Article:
He said ‘Far from removing confusion and uncertainty in the NHS about the plans for the future, the government with its announcements and amendments is making that confusion and uncertainty greater.’

HealthInvestor – Article: NHS not making use of outsourcing partnerships, says Crapita’s Bryant

Delays to the government’s Health Bill and short-sighted policies in NHS trusts are holding back Crapita’s outsourcing operations in the sector, the company’s managing director for health has said.

Beverley Bryant, who joined Crapita last year after a stint at the Department of Health, said that despite the need to make huge efficiency savings under the government’s QIPP agenda, trusts were generally failing to reorganise their back office functions accordingly.

“Trusts are still working on their budgets on a year-by-year basis, when in reality if they want to make savings next year and the year after they are going to have to come out to market this year,” she told HealthInvestor.

“We’re trying to get the message across that if you centralise and streamline back office services across a number of NHS trusts, you can make big savings. But at the moment there aren’t many big projects doing that.”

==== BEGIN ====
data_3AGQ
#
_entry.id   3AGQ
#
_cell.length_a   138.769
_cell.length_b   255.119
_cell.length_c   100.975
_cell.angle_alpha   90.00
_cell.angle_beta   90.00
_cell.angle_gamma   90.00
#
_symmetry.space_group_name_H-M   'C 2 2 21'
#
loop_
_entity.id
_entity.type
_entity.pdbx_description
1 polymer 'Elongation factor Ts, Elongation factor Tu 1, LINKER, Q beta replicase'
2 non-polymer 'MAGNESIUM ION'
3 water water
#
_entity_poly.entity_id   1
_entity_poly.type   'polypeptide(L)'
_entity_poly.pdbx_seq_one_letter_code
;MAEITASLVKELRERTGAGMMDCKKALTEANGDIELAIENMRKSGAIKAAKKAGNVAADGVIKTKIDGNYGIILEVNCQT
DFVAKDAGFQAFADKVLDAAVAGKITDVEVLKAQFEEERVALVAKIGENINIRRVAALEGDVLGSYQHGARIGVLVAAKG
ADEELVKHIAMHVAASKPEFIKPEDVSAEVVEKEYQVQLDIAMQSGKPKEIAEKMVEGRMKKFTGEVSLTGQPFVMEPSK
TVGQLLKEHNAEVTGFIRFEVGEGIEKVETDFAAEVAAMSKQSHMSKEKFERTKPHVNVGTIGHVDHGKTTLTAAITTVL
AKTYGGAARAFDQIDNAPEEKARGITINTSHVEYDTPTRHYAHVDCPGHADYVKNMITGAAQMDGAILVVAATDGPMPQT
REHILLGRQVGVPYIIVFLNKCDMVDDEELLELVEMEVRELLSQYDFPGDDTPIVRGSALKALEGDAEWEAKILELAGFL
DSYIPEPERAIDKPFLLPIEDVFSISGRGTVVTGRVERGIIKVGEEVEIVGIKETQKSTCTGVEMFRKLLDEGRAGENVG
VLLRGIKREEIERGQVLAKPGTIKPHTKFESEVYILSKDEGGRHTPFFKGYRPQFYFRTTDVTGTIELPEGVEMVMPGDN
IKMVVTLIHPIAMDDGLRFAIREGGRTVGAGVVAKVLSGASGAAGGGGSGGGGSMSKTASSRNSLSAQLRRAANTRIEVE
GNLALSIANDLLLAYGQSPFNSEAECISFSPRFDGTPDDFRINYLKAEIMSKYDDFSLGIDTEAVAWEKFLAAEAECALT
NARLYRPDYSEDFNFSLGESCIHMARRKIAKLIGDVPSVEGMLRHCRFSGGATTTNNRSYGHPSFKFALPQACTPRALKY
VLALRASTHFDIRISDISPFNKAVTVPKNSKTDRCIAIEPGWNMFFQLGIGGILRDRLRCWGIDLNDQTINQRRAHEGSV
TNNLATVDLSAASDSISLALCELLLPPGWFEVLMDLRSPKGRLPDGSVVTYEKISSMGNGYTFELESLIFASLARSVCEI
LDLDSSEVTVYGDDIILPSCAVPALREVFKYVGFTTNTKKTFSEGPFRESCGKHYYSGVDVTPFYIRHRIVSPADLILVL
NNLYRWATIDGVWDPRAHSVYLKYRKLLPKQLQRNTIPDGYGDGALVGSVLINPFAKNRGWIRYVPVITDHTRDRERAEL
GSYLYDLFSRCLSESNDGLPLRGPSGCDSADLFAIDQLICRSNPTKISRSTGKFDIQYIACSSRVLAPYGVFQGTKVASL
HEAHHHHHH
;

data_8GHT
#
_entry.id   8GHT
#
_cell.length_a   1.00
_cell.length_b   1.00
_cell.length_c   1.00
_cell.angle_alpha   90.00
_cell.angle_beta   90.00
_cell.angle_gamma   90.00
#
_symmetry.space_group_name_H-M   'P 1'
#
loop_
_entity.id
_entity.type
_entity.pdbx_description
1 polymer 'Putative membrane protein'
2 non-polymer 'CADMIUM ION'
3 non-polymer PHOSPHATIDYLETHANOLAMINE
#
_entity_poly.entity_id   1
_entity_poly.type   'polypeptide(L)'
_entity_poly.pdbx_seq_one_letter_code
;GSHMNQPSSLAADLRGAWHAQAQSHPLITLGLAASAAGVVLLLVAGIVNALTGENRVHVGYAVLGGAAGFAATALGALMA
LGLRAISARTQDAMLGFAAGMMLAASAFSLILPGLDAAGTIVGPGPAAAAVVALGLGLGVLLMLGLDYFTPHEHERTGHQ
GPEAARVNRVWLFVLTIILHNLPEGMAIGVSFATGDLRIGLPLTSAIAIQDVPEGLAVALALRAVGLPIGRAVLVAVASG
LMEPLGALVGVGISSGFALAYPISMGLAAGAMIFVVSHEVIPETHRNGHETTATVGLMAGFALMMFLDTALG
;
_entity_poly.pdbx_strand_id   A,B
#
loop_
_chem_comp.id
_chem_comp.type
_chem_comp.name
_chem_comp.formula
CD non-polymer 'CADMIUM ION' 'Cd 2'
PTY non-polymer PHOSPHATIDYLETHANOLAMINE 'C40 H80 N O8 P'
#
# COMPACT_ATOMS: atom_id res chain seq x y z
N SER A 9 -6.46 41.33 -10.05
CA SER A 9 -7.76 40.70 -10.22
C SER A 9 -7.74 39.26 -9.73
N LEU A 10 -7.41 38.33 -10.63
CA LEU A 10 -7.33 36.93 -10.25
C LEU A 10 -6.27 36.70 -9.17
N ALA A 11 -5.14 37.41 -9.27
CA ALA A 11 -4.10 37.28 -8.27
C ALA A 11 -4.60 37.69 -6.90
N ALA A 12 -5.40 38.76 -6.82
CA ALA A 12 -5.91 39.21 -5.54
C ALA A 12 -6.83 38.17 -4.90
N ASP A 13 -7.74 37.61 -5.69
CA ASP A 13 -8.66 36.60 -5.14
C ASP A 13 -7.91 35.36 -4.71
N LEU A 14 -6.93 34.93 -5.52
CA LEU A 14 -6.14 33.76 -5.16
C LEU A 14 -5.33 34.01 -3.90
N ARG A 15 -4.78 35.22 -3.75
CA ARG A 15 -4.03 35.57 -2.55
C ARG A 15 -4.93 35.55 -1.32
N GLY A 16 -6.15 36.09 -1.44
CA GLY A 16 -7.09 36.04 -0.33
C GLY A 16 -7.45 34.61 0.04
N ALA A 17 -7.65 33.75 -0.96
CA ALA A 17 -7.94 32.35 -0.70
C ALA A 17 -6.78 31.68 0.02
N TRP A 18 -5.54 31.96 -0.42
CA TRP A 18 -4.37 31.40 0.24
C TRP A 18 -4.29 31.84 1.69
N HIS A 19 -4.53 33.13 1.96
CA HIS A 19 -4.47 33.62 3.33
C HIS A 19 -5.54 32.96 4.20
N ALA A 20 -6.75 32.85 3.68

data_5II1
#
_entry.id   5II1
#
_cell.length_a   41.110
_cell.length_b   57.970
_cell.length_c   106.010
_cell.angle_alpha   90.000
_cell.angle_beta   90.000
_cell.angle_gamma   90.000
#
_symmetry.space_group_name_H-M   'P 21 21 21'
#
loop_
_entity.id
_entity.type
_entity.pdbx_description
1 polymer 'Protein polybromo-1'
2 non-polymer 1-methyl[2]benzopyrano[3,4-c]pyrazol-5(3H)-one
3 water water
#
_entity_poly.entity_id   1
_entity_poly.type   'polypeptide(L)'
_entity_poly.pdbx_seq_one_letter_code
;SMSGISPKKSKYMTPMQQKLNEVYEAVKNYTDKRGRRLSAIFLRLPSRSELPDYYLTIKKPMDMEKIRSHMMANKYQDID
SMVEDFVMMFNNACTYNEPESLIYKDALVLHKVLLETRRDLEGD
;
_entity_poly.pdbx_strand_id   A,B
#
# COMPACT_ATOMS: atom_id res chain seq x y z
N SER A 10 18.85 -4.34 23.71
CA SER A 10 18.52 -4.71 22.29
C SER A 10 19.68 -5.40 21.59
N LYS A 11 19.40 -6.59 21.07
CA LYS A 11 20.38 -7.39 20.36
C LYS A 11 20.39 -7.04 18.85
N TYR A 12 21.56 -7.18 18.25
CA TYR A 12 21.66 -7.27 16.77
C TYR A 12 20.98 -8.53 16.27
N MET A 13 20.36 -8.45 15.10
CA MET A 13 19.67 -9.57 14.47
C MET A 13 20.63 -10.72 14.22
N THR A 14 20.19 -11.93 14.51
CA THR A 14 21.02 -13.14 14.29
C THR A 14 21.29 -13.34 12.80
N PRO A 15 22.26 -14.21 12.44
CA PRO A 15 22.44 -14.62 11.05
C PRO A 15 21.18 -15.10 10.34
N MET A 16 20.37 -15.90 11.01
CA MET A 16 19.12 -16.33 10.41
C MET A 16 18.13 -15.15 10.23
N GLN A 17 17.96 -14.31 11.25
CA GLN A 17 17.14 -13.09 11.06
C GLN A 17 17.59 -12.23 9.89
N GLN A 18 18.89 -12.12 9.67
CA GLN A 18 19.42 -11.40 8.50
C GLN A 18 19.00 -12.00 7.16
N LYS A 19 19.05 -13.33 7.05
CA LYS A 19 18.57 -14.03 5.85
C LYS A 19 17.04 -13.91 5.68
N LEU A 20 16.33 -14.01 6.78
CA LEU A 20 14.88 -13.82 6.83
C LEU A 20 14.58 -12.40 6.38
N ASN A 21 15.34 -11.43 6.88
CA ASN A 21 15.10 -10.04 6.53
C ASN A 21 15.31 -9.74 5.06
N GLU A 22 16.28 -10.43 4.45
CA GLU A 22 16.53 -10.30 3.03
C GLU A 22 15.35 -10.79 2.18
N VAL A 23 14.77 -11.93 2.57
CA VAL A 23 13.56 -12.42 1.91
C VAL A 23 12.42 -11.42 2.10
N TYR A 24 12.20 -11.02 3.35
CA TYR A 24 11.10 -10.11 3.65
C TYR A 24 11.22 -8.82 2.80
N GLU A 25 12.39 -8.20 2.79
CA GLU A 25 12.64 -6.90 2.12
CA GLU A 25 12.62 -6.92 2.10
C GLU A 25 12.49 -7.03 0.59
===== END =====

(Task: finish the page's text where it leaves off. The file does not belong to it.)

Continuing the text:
Bryant also suggested that NHS bodies might not be “as used to the partnership approach to outsourcing as local authorities are”. But she added: “We’re confident that once a few start to do it, more will follow.”

Outrage over plan to use private managers in the NHS | Public Finance — official CIPFA magazine

Unions have reacted with fury to government plans to bring in private sector firms to run failing NHS trusts, while health service professionals have accused the Department of Health of recycling old failed policies.

In a June 4 document, Developing the NHS performance regime, health minister Ben Bradshaw set out plans for minimum standards of quality, safety and financial management.

Trusts failing to meet the standards – part of a performance management framework that will be distinct from the Healthcare Commission’s inspection regime – will be deemed to be ‘challenged’ and given a set timescale to improve.

Those that fail to lift their performance will have their management team replaced in one of three ways: by a fresh team of NHS managers; takeover by a foundation trust; or by the introduction of a private sector management team under contract.